(June 23, 2022)—During my time spent learning and practicing experimental archaeology, I went to Mule Creek to search for obsidian. People have obtained obsidian for making tools from this local source for millennia.
Having just learned how to use an atlatl—an ancient hunting weapon that uses stone dart points—I was very excited to collect some obsidian and start making my own dart points. I was in for a lot more than I expected, though: I ended up finding a giant 2.55-pound nodule of obsidian.
To put this thrilling discovery into perspective, I should note that the largest nodule of obsidian previously found at Mule Creek by this field school weighed 1.01 pounds. Nodules of these sizes are very rare, and most tools created from Mule Creek obsidian are limited to the smaller, more common sizes. The average weight of an obsidian nodule coming out of Mule Creek, in general, is about 0.04 pounds. The average weight of obsidian nodules that we will actually knap is about 0.13 pounds.
Despite its smaller nodule sizes, Mule Creek obsidian has long been traded throughout the New Mexico and southern Arizona area. There are many reasons for this, one being the sheer size of the Mule Creek obsidian source itself. Mule Creek deposits are found within an area of just over 100 square miles centered on the modern-day community of Mule Creek.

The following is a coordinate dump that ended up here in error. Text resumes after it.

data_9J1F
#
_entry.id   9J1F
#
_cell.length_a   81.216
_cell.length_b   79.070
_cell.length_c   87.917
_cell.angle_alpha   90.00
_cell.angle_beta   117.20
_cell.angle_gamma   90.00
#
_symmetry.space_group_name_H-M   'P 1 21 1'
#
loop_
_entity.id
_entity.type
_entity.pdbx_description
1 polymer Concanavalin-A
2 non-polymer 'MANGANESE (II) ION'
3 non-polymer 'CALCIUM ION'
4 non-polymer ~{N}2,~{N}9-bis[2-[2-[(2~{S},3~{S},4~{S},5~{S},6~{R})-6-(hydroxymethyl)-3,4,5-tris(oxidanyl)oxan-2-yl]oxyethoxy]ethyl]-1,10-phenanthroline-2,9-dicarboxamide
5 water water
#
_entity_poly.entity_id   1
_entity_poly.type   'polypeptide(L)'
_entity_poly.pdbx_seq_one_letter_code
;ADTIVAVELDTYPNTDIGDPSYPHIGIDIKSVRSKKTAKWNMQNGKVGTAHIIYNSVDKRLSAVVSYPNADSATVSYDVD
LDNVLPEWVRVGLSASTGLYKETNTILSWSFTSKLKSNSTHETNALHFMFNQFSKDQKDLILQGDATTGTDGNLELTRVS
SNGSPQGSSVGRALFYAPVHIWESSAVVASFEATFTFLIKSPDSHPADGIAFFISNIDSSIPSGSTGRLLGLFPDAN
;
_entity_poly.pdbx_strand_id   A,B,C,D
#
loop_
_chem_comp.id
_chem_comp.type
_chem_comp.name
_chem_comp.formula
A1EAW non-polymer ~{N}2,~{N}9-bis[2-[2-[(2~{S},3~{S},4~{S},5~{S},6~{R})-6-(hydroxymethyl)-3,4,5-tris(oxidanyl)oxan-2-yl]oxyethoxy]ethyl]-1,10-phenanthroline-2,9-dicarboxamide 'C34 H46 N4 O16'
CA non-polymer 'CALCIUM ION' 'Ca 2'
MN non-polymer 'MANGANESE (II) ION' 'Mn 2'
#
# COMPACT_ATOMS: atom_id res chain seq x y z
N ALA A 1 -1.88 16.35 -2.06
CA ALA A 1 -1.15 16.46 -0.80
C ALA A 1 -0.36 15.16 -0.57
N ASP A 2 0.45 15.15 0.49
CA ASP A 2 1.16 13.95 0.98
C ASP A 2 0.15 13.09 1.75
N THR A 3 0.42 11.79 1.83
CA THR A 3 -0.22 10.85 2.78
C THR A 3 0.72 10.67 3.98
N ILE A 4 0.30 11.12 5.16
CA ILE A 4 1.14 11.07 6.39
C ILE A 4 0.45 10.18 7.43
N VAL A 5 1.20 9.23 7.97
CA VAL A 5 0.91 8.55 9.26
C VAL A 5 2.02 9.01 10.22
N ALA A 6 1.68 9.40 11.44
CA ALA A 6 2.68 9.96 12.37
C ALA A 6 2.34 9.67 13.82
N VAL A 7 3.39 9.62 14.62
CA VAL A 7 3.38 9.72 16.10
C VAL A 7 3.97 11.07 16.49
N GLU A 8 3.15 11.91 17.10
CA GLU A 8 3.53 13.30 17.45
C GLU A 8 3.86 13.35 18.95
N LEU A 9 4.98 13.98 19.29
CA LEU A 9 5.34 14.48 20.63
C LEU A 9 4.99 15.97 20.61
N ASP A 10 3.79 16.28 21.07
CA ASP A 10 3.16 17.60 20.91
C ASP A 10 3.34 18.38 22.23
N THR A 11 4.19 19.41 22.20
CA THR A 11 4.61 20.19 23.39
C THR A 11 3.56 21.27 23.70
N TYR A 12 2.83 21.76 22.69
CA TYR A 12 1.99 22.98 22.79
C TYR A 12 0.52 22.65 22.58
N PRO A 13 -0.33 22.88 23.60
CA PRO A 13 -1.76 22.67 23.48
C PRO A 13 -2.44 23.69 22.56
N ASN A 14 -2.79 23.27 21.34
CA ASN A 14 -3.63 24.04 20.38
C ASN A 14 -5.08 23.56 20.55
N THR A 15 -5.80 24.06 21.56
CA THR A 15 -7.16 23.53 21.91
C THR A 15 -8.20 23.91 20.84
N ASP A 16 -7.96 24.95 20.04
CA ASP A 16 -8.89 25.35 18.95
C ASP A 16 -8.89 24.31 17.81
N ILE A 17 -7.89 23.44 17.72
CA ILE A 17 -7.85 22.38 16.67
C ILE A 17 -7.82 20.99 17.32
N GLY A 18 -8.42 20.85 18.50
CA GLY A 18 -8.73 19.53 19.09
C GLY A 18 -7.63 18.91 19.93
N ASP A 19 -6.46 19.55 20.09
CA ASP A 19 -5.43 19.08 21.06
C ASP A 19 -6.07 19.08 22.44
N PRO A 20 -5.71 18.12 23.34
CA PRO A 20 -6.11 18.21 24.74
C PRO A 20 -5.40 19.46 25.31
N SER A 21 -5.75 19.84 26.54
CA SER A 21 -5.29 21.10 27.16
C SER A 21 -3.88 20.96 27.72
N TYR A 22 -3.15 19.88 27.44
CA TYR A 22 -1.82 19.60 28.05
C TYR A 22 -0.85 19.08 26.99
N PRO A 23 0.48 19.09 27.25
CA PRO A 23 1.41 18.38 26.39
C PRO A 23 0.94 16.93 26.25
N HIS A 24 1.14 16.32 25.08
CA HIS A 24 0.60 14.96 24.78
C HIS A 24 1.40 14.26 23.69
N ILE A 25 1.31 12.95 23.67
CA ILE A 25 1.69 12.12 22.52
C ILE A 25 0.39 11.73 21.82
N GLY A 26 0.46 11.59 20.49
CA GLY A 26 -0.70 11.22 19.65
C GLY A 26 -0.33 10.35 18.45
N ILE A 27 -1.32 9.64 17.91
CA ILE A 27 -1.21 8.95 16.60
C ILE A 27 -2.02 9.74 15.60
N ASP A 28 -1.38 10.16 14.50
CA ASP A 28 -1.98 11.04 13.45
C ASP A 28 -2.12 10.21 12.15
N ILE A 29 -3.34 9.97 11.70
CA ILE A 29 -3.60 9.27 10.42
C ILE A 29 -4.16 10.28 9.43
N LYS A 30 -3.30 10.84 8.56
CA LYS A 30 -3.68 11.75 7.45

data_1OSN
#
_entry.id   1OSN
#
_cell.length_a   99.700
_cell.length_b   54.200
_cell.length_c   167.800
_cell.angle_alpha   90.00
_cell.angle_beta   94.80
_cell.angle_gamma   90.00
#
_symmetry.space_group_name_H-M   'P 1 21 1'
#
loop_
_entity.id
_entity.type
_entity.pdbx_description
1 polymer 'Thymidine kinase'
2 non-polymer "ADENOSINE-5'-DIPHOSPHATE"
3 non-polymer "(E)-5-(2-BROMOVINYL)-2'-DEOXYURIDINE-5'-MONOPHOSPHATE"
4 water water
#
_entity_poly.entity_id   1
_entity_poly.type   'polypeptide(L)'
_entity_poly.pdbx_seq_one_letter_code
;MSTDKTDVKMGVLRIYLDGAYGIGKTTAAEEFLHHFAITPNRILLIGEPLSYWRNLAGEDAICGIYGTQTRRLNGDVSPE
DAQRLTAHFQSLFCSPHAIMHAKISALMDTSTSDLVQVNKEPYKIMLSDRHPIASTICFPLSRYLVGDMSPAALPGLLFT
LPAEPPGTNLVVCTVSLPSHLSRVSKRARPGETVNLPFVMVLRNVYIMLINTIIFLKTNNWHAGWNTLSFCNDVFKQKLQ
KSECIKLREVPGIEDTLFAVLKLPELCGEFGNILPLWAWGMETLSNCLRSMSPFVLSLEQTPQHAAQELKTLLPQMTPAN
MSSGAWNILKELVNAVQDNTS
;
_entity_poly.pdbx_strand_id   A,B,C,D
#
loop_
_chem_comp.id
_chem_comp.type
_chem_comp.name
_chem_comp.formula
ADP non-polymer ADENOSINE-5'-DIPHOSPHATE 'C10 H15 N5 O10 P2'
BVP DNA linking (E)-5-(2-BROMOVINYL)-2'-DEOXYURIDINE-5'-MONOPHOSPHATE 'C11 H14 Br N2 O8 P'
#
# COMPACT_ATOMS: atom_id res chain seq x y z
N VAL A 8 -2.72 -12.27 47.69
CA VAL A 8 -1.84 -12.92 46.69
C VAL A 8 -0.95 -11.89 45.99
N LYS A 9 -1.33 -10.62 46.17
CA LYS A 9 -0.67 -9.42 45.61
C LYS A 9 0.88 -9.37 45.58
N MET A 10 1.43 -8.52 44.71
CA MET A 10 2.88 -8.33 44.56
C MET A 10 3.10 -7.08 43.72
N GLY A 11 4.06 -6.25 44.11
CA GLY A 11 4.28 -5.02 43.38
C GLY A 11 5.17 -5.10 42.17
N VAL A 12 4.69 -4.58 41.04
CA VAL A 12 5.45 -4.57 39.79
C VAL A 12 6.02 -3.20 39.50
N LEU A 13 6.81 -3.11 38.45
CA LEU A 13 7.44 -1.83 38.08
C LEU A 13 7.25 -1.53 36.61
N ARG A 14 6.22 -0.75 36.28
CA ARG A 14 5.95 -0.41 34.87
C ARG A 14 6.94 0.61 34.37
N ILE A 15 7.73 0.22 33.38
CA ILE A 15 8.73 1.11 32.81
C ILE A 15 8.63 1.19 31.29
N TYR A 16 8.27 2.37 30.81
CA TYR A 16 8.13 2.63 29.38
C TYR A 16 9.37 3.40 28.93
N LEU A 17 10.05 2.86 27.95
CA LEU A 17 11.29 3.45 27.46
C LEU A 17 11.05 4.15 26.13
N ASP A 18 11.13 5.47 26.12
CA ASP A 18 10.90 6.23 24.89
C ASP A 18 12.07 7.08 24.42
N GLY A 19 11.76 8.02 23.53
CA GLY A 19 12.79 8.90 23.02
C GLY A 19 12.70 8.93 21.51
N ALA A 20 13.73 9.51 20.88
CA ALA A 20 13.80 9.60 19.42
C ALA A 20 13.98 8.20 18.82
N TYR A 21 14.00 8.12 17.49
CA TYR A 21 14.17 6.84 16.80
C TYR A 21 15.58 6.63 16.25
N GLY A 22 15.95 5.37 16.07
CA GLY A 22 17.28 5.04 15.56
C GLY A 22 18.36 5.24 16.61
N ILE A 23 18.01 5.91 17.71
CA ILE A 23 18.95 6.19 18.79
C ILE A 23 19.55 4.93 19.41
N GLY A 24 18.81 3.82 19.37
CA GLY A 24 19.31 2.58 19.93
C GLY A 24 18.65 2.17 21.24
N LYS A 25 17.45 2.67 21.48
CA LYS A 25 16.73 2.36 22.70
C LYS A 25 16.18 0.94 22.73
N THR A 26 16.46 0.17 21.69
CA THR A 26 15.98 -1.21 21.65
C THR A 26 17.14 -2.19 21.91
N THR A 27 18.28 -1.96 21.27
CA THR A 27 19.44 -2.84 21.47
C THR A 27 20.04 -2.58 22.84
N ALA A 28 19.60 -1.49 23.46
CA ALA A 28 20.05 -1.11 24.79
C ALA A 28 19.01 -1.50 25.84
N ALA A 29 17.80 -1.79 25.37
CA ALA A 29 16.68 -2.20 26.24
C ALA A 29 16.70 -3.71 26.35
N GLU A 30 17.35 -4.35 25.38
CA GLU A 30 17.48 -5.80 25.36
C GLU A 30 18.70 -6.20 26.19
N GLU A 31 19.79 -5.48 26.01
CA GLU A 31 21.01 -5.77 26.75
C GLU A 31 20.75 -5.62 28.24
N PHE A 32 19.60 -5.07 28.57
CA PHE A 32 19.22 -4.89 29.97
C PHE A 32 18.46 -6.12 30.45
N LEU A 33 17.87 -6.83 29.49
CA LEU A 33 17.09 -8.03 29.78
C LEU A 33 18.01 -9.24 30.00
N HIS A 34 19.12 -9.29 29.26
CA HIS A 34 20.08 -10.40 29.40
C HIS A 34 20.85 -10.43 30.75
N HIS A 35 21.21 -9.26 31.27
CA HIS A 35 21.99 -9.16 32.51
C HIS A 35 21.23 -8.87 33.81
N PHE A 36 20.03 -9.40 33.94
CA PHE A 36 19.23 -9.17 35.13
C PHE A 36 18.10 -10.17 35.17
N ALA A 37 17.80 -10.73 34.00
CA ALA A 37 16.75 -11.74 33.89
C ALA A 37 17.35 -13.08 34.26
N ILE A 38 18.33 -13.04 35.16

The other major reason for the prolific distribution of Mule Creek obsidian is its association with Salado ceramics. Mule Creek obsidian was often traded along with this very popular and meaningful form of decorated pottery, which was tied to an ideology that swept across the Southwest in the early 1300s. Mule Creek obsidian had an imprint far greater than might be expected for such small pieces of stone.